The Northcott Theatre Archive has great potential for interdisciplinary researchers, particularly touching on areas of history, drama, sociology and business. Some possible areas of interest to early career researchers are listed below, though the archive provides rich ground for many other areas of research.
Sarah Bernhardt (1844-1923) was born in Paris. She was educated at the Institution Fressard in Auteuil, and at Grandchamp, a convent near to Versailles. In 1860 she entered the Paris Conservatoire, where she took second-prize in the final competition. She then established her reputation as a tragedienne actress at the Comedie Francaise, the Theatre du Gymnase and Theatre de l'Odeon. She subsequently toured Europe and the USA in the 1880s where she also won international fame. She managed the Theatre de la Renaissance from 1893-1899, and subsequently founded the Theatre Sarah Bernhardt (originally Theatre des Nations) in Paris in 1899. She was created a chevalier of the Legion d'honneur in 1914. She died in Paris in 1923 and is buried in the cemetery at Pere Lachaise
This collection contains theatre pamphlets and other papers relating to Bernhardt's life and career. It contains papers dating to during and after her lifetime including: magazine articles, theatre programmes (signed), black and white photographs, Sarah Bernhardt exhibition catalogue (Ferrers Gallery, London, 1973), assorted newscuttings, articles, notes and extracts relating to the life of Bernhardt.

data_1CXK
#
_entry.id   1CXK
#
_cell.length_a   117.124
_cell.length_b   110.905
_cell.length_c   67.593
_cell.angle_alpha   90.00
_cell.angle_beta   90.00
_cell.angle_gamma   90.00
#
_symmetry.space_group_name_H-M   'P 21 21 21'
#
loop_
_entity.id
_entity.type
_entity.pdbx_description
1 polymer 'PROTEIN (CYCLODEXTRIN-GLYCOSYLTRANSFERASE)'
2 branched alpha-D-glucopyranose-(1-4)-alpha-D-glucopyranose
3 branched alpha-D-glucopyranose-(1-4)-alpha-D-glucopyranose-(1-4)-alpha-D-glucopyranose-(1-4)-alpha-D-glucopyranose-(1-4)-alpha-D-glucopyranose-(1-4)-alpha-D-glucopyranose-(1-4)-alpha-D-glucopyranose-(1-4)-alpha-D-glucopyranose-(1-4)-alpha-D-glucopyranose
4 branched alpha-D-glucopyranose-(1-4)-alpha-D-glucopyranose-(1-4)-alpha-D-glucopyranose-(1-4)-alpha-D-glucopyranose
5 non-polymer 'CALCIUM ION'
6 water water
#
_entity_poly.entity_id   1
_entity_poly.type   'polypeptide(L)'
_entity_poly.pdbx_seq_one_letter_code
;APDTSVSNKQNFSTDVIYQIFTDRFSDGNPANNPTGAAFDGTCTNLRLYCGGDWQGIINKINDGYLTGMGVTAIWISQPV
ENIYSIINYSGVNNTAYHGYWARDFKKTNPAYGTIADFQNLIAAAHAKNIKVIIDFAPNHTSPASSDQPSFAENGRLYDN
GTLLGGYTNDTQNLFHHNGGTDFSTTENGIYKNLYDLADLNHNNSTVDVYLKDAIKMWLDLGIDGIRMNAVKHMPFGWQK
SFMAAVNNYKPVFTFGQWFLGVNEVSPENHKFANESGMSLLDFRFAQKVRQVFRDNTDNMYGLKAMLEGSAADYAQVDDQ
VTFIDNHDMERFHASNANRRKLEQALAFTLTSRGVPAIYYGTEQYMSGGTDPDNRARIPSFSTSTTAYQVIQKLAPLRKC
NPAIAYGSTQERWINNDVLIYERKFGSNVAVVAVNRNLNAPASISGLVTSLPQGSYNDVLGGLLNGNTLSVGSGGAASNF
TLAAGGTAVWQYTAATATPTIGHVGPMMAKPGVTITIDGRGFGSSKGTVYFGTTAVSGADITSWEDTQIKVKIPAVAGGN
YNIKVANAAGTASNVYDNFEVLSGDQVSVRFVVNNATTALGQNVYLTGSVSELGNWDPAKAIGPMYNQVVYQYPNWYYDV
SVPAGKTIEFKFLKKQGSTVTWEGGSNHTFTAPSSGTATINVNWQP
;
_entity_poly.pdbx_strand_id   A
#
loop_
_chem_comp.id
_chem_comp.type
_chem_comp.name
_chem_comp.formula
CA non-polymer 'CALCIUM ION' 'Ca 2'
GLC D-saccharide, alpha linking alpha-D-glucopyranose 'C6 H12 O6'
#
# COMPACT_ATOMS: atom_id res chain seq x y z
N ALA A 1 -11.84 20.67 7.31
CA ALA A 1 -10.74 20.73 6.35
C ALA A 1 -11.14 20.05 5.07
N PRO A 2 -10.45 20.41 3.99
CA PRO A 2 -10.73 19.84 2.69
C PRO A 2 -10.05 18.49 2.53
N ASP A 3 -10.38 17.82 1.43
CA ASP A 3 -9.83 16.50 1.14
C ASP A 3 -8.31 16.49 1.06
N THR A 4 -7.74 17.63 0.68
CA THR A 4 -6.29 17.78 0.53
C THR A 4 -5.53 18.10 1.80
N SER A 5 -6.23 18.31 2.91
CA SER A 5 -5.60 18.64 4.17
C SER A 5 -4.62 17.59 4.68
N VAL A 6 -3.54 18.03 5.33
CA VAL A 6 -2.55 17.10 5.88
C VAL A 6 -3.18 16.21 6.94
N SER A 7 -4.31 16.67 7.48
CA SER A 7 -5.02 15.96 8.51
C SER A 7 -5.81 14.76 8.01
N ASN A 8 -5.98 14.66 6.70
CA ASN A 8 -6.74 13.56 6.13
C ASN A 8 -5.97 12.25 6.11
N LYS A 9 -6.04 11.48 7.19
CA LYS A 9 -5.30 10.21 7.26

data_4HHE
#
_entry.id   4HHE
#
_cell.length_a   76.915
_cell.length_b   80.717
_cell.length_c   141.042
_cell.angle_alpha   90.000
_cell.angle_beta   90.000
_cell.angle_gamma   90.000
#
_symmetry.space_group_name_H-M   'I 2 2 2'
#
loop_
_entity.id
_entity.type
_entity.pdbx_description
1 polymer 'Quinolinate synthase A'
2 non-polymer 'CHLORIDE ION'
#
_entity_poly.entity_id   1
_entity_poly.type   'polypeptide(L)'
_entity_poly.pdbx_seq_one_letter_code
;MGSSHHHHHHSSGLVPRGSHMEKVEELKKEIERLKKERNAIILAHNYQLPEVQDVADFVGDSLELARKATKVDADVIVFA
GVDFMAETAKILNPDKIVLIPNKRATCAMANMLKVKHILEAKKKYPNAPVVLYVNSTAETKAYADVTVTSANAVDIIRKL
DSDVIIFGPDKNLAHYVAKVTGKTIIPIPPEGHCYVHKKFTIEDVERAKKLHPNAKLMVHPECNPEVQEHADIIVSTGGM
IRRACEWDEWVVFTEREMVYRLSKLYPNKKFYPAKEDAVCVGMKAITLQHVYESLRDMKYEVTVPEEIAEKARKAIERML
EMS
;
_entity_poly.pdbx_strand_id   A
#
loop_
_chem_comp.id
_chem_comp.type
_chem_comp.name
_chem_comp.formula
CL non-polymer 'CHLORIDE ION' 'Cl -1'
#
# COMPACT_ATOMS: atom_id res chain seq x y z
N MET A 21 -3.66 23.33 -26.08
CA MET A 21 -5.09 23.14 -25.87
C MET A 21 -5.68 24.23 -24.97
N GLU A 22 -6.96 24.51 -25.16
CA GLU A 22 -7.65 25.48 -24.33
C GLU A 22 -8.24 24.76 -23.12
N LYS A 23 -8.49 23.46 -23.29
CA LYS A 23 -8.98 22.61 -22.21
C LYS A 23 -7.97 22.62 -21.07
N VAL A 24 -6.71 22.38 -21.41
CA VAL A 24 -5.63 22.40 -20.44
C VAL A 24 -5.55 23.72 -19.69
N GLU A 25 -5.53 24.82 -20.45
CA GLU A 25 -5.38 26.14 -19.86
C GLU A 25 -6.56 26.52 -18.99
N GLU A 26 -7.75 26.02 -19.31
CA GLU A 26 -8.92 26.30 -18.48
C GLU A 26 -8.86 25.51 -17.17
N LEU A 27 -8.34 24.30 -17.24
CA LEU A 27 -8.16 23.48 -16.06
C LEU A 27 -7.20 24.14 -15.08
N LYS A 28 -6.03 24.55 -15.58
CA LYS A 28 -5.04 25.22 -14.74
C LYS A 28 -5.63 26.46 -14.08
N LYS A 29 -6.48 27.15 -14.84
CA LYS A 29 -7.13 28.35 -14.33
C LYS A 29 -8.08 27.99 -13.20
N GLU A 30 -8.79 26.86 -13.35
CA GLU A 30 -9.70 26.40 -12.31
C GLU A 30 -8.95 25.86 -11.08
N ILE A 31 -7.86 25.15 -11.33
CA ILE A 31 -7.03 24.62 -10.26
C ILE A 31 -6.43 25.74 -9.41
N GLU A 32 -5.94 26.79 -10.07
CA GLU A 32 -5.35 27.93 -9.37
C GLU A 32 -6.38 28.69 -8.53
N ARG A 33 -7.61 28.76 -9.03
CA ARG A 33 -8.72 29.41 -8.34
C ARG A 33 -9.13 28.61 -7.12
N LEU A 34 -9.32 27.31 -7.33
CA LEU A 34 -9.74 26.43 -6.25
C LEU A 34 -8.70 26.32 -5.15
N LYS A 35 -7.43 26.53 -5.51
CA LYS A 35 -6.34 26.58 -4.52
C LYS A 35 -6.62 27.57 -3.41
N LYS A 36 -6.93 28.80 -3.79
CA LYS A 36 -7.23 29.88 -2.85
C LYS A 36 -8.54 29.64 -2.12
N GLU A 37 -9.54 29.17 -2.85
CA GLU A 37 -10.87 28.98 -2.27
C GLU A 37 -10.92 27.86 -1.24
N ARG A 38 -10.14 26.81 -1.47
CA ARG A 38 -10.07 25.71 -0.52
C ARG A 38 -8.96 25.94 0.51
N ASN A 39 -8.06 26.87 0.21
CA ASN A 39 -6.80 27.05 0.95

John Stokes Bennett, c 1773-1829, was an actor and theatre manager of New Theatre and Theatre Royal, Exeter.
This item comprises one volume scrapbook of mainly newspaper cuttings, 1820-1824, compiled by John Stokes Bennett, also containing 18th and 19th c theatrical posters (playbills). Typescript death notices of Bennett from 'Trewman's Exeter Flying Post' and 'Alfred', Mar 1829, and photocopy of two pages from 'The theatre tourist, being a genuine collection of correct views, with brief and authentic historical accounts of all the principal provincial theatres in the United Kingdom, by a theatric amateur [James Winston]', London, 1805.
The Hypatia collection is a rich and diverse collection of books and journals by or about women, collected by Dr Melissa Hardie. Chiefly nineteenth to twentieth-century, the collection is strongest on biography, social life, occupations and history, as well as on literature (especially fiction) and the arts. The collection also contains a Performing Arts section.
The books and pamphlets are arranged within subjects: Biographies; Health; Education; Occupations; Science; Crime; Religion; Marriage and the Family; Politics; Archaeology; History; Domestic Science; Art; Humour; Natural World; Poetry; Performing Arts; Diaries; Nursing; Literature; Myths and Legends; Travel; Topography; The Cornish Woman; The American Woman; Women and War; Fiction, Journals.